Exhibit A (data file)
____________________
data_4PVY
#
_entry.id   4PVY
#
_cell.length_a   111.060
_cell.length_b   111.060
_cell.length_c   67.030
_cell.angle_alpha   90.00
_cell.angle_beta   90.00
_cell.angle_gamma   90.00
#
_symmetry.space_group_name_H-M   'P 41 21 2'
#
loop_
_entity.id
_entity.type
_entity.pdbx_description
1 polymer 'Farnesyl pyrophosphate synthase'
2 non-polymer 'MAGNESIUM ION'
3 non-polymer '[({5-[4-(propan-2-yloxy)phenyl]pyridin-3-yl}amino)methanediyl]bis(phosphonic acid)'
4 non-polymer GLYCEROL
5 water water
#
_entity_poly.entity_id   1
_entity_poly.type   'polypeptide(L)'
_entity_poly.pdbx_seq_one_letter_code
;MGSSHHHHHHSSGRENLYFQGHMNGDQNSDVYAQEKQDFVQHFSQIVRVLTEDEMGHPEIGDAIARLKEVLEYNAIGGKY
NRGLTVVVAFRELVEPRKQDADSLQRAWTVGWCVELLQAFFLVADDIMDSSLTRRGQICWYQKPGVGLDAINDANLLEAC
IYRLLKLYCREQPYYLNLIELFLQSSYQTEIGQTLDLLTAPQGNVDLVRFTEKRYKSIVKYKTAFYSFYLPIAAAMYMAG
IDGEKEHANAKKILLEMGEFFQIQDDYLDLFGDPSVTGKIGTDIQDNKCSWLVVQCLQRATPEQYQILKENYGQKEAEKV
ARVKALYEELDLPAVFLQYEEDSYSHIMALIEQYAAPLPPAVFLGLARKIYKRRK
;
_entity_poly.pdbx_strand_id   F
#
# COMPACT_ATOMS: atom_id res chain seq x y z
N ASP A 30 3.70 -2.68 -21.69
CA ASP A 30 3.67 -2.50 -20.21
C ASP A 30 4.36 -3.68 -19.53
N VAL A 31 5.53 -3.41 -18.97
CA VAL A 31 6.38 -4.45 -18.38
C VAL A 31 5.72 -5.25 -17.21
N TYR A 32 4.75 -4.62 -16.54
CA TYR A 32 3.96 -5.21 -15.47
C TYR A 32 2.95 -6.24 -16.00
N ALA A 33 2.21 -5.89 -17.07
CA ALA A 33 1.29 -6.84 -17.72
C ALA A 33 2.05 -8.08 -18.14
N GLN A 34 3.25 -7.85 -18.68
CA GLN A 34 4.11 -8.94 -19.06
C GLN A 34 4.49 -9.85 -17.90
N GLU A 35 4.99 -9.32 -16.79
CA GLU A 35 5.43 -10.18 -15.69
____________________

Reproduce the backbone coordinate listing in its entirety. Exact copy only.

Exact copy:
data_4PVY
#
_entry.id   4PVY
#
_cell.length_a   111.060
_cell.length_b   111.060
_cell.length_c   67.030
_cell.angle_alpha   90.00
_cell.angle_beta   90.00
_cell.angle_gamma   90.00
#
_symmetry.space_group_name_H-M   'P 41 21 2'
#
loop_
_entity.id
_entity.type
_entity.pdbx_description
1 polymer 'Farnesyl pyrophosphate synthase'
2 non-polymer 'MAGNESIUM ION'
3 non-polymer '[({5-[4-(propan-2-yloxy)phenyl]pyridin-3-yl}amino)methanediyl]bis(phosphonic acid)'
4 non-polymer GLYCEROL
5 water water
#
_entity_poly.entity_id   1
_entity_poly.type   'polypeptide(L)'
_entity_poly.pdbx_seq_one_letter_code
;MGSSHHHHHHSSGRENLYFQGHMNGDQNSDVYAQEKQDFVQHFSQIVRVLTEDEMGHPEIGDAIARLKEVLEYNAIGGKY
NRGLTVVVAFRELVEPRKQDADSLQRAWTVGWCVELLQAFFLVADDIMDSSLTRRGQICWYQKPGVGLDAINDANLLEAC
IYRLLKLYCREQPYYLNLIELFLQSSYQTEIGQTLDLLTAPQGNVDLVRFTEKRYKSIVKYKTAFYSFYLPIAAAMYMAG
IDGEKEHANAKKILLEMGEFFQIQDDYLDLFGDPSVTGKIGTDIQDNKCSWLVVQCLQRATPEQYQILKENYGQKEAEKV
ARVKALYEELDLPAVFLQYEEDSYSHIMALIEQYAAPLPPAVFLGLARKIYKRRK
;
_entity_poly.pdbx_strand_id   F
#
# COMPACT_ATOMS: atom_id res chain seq x y z
N ASP A 30 3.70 -2.68 -21.69
CA ASP A 30 3.67 -2.50 -20.21
C ASP A 30 4.36 -3.68 -19.53
N VAL A 31 5.53 -3.41 -18.97
CA VAL A 31 6.38 -4.45 -18.38
C VAL A 31 5.72 -5.25 -17.21
N TYR A 32 4.75 -4.62 -16.54
CA TYR A 32 3.96 -5.21 -15.47
C TYR A 32 2.95 -6.24 -16.00
N ALA A 33 2.21 -5.89 -17.07
CA ALA A 33 1.29 -6.84 -17.72
C ALA A 33 2.05 -8.08 -18.14
N GLN A 34 3.25 -7.85 -18.68
CA GLN A 34 4.11 -8.94 -19.06
C GLN A 34 4.49 -9.85 -17.90
N GLU A 35 4.99 -9.32 -16.79
CA GLU A 35 5.43 -10.18 -15.69